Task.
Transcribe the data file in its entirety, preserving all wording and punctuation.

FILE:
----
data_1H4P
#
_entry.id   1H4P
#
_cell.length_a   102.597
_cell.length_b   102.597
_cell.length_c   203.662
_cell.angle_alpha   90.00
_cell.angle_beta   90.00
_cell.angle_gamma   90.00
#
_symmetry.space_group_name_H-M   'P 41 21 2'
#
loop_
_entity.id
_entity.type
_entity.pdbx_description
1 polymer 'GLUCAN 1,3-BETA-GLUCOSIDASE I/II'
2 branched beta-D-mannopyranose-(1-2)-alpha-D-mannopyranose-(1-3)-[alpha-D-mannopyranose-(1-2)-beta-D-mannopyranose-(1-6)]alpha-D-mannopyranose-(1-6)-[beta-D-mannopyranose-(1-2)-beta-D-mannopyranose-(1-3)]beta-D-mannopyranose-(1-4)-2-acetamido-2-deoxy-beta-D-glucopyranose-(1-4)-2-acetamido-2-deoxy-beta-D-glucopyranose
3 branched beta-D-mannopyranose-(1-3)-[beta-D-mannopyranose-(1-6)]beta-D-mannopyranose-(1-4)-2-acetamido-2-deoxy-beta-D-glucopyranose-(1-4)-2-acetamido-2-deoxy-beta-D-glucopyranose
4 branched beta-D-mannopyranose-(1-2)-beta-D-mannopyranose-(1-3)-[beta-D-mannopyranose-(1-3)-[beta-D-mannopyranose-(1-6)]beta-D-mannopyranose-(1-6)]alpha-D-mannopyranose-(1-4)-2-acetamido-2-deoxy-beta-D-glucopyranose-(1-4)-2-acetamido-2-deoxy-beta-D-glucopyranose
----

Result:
data_1H4P
#
_entry.id   1H4P
#
_cell.length_a   102.597
_cell.length_b   102.597
_cell.length_c   203.662
_cell.angle_alpha   90.00
_cell.angle_beta   90.00
_cell.angle_gamma   90.00
#
_symmetry.space_group_name_H-M   'P 41 21 2'
#
loop_
_entity.id
_entity.type
_entity.pdbx_description
1 polymer 'GLUCAN 1,3-BETA-GLUCOSIDASE I/II'
2 branched beta-D-mannopyranose-(1-2)-alpha-D-mannopyranose-(1-3)-[alpha-D-mannopyranose-(1-2)-beta-D-mannopyranose-(1-6)]alpha-D-mannopyranose-(1-6)-[beta-D-mannopyranose-(1-2)-beta-D-mannopyranose-(1-3)]beta-D-mannopyranose-(1-4)-2-acetamido-2-deoxy-beta-D-glucopyranose-(1-4)-2-acetamido-2-deoxy-beta-D-glucopyranose
3 branched beta-D-mannopyranose-(1-3)-[beta-D-mannopyranose-(1-6)]beta-D-mannopyranose-(1-4)-2-acetamido-2-deoxy-beta-D-glucopyranose-(1-4)-2-acetamido-2-deoxy-beta-D-glucopyranose
4 branched beta-D-mannopyranose-(1-2)-beta-D-mannopyranose-(1-3)-[beta-D-mannopyranose-(1-3)-[beta-D-mannopyranose-(1-6)]beta-D-mannopyranose-(1-6)]alpha-D-mannopyranose-(1-4)-2-acetamido-2-deoxy-beta-D-glucopyranose-(1-4)-2-acetamido-2-deoxy-beta-D-glucopyranose